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MW heating in reactor

MW heating in reactor

MW heating in reactor

I am using MW to heat SiC in reactor(V = 12 litres). I am facing two problems. The energy required to heat the bed at constant temp of 160 °C is ever increasing. The temperature distribution in the SiC bed is also very bad,temp. How can i solve or improve these conditions?

RE: MW heating in reactor

If I understand you correctly, you are using a microwave beam to heat Silicon Carbide. You say the temperature distribution is not uniform. Well microwave ovens have this problem and solve it by rotating the food or putting a paddle stirrer in the microwave beam to scramble the beam. Can you deflect the microwave beam using some sort of movable vane to scatter (randomise) the beam, giving a more uniform power distribution?

I don’t understand why the power required to heat the bed is ever increasing. What is changing? Is it the Silicon Carbide decomposing for example?

RE: MW heating in reactor

Hello logbook

Do you think the scattering the beam will help in uniformly heating the bed? May be that ll help just uniformly heating the top layer not deep in the bed. The reactor is around 250 mm in diameter and 500 mm deep.SiC is a very stable material.I dont think its decomposing.

RE: MW heating in reactor

understand that I don’t know exactly what your setup is, but a fixed frequency microwave beam will bounce off metal surfaces and create a standing wave pattern. There will therefore be high and low field intensities at various fixed locations within any structure. By randomising the beam you turn a fixed standing wave pattern into a multiplicity of “fixed” standing wave patterns. A node (null point) in one pattern will not be in the same position as a node in another pattern, hopefully.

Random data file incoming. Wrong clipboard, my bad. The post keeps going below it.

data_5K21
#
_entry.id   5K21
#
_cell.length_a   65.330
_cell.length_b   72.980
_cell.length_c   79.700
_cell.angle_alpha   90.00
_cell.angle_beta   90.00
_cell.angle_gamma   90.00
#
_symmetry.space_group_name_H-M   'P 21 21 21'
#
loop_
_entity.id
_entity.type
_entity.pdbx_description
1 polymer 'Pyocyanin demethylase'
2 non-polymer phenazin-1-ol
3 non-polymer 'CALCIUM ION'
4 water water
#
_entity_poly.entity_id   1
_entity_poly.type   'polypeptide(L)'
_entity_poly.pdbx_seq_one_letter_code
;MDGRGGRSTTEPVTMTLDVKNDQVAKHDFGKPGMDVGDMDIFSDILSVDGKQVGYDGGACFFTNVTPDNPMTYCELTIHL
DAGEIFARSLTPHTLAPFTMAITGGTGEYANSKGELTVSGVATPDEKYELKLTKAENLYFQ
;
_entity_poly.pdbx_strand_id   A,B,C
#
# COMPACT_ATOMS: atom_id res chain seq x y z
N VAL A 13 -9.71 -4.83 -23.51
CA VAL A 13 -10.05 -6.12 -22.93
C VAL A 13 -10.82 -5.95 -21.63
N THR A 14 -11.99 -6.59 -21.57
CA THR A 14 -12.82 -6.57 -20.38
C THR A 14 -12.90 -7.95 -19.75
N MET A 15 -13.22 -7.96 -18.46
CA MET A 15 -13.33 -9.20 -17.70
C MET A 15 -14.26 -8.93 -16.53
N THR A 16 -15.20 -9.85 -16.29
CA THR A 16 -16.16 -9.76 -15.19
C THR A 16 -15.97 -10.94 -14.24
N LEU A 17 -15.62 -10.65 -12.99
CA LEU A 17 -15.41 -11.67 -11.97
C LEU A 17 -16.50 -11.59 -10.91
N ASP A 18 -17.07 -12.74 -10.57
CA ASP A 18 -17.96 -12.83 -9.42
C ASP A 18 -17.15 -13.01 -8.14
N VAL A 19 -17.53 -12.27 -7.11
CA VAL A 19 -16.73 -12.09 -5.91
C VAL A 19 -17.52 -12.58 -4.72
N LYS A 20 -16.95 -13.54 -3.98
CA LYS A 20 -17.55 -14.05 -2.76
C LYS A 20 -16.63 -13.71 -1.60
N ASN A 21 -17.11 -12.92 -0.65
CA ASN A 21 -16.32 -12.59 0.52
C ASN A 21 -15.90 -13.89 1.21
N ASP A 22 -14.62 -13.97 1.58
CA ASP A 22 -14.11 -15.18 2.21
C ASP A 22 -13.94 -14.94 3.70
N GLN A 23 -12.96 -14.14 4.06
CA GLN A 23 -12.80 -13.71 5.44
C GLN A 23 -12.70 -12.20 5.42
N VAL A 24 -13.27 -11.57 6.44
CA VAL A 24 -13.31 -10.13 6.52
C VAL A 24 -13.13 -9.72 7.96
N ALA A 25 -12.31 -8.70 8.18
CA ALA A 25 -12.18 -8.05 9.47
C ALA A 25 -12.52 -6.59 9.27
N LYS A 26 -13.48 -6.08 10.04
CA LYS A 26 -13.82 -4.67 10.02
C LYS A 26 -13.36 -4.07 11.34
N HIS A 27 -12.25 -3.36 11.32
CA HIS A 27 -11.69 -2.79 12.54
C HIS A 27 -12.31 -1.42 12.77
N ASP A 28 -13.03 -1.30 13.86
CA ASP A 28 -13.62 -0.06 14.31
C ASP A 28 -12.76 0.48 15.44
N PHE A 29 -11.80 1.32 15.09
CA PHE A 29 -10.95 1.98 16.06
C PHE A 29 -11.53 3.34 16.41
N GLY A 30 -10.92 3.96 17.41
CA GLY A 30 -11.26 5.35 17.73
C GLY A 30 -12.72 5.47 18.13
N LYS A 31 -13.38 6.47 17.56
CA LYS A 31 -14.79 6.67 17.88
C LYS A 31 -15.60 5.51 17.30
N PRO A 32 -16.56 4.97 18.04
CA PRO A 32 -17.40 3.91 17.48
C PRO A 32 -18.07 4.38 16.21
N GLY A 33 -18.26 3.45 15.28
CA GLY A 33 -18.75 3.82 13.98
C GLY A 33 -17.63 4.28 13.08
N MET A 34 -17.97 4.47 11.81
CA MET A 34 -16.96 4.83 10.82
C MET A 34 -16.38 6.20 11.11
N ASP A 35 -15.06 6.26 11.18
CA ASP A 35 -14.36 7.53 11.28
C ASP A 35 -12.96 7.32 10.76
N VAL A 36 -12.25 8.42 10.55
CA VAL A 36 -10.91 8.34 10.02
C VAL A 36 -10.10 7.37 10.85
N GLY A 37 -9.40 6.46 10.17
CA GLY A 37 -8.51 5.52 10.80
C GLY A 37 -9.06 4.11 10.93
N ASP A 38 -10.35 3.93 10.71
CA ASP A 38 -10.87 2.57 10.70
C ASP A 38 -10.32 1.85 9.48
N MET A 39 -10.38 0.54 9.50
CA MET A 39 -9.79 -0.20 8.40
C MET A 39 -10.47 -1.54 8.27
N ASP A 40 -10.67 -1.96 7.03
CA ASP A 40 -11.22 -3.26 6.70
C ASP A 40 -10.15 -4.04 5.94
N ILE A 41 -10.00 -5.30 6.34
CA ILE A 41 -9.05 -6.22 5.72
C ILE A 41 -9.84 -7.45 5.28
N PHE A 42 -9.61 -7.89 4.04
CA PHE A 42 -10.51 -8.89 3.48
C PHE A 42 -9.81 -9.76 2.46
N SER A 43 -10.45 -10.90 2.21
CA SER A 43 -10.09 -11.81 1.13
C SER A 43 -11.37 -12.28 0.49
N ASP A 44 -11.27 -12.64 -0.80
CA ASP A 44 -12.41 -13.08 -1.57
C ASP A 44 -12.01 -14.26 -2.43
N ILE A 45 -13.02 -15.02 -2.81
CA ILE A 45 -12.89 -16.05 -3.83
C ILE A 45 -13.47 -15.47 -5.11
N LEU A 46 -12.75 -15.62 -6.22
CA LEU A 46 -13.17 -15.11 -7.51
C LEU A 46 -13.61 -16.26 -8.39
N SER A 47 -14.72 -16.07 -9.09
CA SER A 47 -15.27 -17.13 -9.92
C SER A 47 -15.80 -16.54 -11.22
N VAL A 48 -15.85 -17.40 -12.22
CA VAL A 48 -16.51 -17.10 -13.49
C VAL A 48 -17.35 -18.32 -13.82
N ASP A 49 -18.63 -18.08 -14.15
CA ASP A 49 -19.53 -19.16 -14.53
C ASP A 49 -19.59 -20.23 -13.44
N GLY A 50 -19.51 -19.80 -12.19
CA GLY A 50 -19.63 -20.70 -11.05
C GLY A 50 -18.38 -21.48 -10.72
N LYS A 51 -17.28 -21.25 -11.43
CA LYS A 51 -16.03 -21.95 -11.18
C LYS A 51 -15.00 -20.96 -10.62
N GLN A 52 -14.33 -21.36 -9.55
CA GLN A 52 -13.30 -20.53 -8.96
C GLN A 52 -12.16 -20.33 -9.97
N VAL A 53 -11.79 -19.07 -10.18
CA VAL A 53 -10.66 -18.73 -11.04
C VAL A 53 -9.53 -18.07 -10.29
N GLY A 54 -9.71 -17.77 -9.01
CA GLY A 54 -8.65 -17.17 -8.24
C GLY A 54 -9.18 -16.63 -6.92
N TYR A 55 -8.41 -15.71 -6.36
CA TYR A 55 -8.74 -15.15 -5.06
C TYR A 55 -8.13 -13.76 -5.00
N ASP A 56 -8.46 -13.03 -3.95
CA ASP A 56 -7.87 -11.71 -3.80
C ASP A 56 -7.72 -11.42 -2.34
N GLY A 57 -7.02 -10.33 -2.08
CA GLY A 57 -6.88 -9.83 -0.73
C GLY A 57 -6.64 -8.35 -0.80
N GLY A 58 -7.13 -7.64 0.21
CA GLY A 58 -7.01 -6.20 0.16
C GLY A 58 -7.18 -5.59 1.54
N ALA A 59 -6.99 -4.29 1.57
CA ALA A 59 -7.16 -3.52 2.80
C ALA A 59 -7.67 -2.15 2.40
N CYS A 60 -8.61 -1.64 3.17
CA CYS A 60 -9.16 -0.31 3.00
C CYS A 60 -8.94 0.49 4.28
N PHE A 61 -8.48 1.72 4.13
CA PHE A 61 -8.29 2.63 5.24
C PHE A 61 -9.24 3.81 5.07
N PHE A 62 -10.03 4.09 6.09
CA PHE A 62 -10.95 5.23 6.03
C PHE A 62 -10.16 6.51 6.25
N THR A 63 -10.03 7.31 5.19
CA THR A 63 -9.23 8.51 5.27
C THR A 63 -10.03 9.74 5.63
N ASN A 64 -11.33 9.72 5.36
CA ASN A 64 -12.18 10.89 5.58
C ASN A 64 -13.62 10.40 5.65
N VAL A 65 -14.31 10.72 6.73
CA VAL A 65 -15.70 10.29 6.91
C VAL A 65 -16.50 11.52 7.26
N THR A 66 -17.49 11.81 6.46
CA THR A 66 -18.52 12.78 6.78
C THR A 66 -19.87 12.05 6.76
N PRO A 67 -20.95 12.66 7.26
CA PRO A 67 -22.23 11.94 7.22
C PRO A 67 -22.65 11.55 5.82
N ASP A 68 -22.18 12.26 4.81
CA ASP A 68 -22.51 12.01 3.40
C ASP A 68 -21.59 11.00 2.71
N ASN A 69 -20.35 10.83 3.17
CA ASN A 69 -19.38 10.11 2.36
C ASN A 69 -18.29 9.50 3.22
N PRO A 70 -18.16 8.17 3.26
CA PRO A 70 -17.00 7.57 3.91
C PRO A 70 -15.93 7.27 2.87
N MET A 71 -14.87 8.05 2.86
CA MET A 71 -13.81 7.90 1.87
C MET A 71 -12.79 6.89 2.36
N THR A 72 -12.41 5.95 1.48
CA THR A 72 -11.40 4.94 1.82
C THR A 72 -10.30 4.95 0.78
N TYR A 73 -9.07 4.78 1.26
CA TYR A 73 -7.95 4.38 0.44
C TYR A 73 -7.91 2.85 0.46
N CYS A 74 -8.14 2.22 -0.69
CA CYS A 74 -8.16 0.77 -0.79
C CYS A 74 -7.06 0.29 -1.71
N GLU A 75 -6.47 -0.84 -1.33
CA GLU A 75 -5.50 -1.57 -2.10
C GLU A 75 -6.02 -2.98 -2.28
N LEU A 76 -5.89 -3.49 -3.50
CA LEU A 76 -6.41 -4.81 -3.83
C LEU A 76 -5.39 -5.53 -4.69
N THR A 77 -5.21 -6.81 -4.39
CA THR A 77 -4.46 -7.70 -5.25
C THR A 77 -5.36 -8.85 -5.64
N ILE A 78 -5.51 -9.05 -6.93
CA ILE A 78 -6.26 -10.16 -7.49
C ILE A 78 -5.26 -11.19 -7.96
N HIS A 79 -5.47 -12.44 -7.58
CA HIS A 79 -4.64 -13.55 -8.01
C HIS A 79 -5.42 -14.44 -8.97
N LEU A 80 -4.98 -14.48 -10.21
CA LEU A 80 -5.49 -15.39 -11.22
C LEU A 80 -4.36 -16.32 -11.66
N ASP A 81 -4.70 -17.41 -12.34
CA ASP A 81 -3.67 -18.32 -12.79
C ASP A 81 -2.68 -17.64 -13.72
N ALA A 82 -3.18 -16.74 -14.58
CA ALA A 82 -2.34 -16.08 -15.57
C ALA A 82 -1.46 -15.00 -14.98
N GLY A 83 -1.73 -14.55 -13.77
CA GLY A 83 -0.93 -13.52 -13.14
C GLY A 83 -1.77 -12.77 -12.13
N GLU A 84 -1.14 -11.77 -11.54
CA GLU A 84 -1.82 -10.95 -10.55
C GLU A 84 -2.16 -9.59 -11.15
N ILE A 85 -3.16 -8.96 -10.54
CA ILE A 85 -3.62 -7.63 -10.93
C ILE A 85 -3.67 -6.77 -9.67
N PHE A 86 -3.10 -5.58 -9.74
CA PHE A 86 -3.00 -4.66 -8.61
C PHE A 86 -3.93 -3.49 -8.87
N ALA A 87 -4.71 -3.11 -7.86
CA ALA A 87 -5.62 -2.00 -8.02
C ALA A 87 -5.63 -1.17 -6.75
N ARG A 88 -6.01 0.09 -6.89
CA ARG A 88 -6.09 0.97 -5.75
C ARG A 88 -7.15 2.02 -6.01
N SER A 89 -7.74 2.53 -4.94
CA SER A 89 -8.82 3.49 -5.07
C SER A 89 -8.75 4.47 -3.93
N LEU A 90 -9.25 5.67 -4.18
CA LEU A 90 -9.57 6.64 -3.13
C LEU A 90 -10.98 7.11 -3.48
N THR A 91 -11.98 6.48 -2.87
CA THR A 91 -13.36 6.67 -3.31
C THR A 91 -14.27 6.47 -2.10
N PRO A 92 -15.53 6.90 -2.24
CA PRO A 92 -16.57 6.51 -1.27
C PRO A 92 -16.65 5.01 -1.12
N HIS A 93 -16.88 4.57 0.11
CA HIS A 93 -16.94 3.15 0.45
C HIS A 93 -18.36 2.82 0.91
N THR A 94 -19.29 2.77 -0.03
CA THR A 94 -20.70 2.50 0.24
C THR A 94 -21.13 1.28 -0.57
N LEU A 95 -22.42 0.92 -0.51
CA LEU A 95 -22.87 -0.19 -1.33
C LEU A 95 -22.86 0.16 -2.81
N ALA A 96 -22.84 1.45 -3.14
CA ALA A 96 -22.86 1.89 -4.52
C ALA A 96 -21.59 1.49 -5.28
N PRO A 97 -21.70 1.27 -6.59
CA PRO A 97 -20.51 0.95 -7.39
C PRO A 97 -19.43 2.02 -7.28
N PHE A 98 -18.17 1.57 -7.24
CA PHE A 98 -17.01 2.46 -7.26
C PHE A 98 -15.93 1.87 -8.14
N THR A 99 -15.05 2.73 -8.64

Let me put some guestimates here, having no experience in this field whatsoever, based purely on “academic” thoughts. If we feed a microwave beam into a lossy material with a reflector at the end we get some sort of lossy standing wave. This is a nasty solution because as the beam travels it gets weaker. We therefore cannot assign a standing wave ratio to the field. If we could assign a standing wave ratio to the pattern, then the lossy material wouldn’t be very lossy!

If the reflector had a reflection coefficient of unity, with relatively low loss in the material, the standing wave ratio would tend to infinity. Anti-nodes having infinitely more power dissipated per unit volume than the nodes would then exist. A reflection coefficient at the end of 0.5 would give a standing wave ratio of 3 meaning three times the power in some areas compared to others. Unfortunately it would also mean that 75% of the power would be dissipated at the reflector!

This end-fed solution is really hopeless unless you get a variable frequency magnetron (if that is even possible for the huge tuning range required to move the nodes significantly).

Why don’t you sketch out how the microwave beam is distributed with respect to the SiC bed and we can think about it some more. Draw it on paper, scan it in, upload it to your own webspace (everyone gets there own free webspace from ISPs these days), and post a hyperlink.

RE: MW heating in reactor

carbide tends to be a very lossy material. what other materials have you considered?

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